Good E-Introductions

You wouldn’t ask a recent acquaintance to help you move. No matter how nice it would be to have them help, the time and effort involved exceed the levels of that relationship. The same is true for asking them for a personal, face-to-face introduction to someone in their network. It’s a lot of work and they don’t know you that well yet.

Still, if they offer to connect us, we want something more powerful than them just giving us the other person’s contact information. That feels a lot like a cold call. Brrrr.

What lies in between is the e-introduction.

The challenge is that, while most people are willing, most also aren’t particularly effective at it. Have you ever received an e-intro that went something like this?

Hi, Bob 

You should meet Greg. Here’s his contact information.
Greg Peters — gpeters@gregsbusiness.com 

Thanks!
Frank

 Worse is when you don’t even see it because you aren’t CC’ed on the message.

So that we don’t make the same mistakes with the people we are trying to help, let’s look at the make up of a good e-introduction.

  1. Copy everyone. Everyone involved should know what’s happening.
  2. Salute both parties. “Dear Bob and Mike”
  3. A little boilerplate. Tell them this is an introduction. “I’m making this email introduction because I think you would both benefit from getting to know each other.”
  4. Bio block #1. Tell person #1 about person #2 briefly. Include the reason you think they should get to know person #2. You might also include how you met person #2.

    Bob, meet Mike Smith. Mike is the owner of The Dogs Are In The House, a pet boarding facility here in Ann Arbor. I met Mike through at this amazing workshop about good networking practice. The real reason I wanted to connect you, though, is I found out that he shares your passion for Alpine chainsaw juggling. Who knew?

  5. Bio block #2. Now do the same thing in reverse.

    Mike, meet Bob Jones. Bob is an attorney with Jones, Jones, Jones, & Shoppenflueger. In addition, he is the president of the local chapter of the Alpine Chainsaw Jugglers Association. I’ve known Bob from back when he only juggled knives.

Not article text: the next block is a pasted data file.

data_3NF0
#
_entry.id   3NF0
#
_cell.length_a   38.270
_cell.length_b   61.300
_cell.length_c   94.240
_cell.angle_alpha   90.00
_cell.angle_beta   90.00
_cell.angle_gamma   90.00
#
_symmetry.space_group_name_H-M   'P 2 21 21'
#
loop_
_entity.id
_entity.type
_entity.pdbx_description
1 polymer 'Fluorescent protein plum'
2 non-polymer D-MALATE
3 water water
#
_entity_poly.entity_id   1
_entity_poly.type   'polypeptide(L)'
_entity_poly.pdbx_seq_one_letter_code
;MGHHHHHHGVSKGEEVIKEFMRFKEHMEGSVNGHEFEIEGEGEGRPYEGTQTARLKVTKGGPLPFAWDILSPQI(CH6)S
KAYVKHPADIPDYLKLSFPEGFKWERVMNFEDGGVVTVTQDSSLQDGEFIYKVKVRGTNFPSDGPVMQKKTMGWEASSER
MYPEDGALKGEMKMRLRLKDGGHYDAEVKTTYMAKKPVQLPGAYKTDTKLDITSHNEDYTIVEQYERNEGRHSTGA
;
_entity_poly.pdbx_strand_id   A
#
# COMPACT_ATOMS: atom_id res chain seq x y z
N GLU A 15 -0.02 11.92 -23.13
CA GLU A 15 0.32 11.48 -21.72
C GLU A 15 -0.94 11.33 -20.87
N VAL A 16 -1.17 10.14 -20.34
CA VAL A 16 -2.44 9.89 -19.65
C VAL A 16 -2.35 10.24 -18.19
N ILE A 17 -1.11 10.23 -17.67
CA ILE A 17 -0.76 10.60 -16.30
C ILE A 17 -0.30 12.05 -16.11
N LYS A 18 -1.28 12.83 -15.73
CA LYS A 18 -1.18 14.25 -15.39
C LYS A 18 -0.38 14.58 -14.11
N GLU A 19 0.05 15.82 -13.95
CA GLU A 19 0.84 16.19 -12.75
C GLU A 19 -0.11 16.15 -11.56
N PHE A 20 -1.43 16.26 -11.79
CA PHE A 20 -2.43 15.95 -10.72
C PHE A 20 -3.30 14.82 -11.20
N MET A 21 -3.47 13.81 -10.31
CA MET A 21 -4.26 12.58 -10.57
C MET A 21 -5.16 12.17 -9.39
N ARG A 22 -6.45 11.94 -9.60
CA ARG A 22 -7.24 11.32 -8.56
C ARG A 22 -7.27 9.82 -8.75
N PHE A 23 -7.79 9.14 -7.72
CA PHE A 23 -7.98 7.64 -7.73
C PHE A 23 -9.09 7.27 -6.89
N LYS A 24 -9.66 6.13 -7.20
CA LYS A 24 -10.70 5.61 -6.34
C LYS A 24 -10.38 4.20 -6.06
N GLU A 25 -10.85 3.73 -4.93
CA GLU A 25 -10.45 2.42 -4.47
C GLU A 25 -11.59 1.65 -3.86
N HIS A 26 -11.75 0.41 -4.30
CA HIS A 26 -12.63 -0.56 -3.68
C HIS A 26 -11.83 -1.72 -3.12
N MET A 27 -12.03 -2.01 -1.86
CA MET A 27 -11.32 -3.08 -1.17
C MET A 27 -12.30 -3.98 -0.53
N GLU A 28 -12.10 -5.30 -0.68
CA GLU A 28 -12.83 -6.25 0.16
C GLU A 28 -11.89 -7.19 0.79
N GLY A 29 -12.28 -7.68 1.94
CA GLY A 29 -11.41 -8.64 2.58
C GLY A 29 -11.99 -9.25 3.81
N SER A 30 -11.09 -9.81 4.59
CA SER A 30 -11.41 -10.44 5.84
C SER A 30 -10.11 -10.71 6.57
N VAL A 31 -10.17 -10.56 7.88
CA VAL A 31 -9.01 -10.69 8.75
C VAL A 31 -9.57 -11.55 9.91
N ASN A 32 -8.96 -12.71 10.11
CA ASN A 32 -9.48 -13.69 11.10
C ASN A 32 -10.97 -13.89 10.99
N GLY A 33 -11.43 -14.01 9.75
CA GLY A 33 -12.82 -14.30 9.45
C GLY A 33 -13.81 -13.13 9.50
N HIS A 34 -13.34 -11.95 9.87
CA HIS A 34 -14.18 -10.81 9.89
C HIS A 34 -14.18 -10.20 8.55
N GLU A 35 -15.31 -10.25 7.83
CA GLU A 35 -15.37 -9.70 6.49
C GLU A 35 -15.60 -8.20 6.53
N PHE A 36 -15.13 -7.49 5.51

6. A little more boilerplate. This depends on how much you want to assist with the connection. For most it’s enough to say something like “I’ve included your mutual contact information below. I’ll leave it to you to continue the conversation.” If you want to be more helpful, you can offer to set up a meeting for a face-to-face intro or even go so far as to suggest particular days and times which would work for you to facilitate such a meeting.
  7. Their contact info. Name, business (if appropriate), email, and phone number. Basically the information on their business card, you should be willing to share.
I know this might seem like a lot of work, but once you’ve done it a time or two, it really doesn’t take that much longer than one done poorly. Do you really have to go to all this trouble for your e-introductions? No, not unless you want to be remembered as a great connector.
Oh, wait. That’s kind of what networking is all about, right?
Image by Salman Ali Ehsan
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About Greg Peters

Greg Peters, president and founder of The Reluctant Networker, LLC, is a business networking specialist. He works with trade associations on both the local and national level to create a culture of better connections and greater opportunity. Find out more at www.TheReluctantNetworker.com or gpeters@thereluctantnetworker.com.

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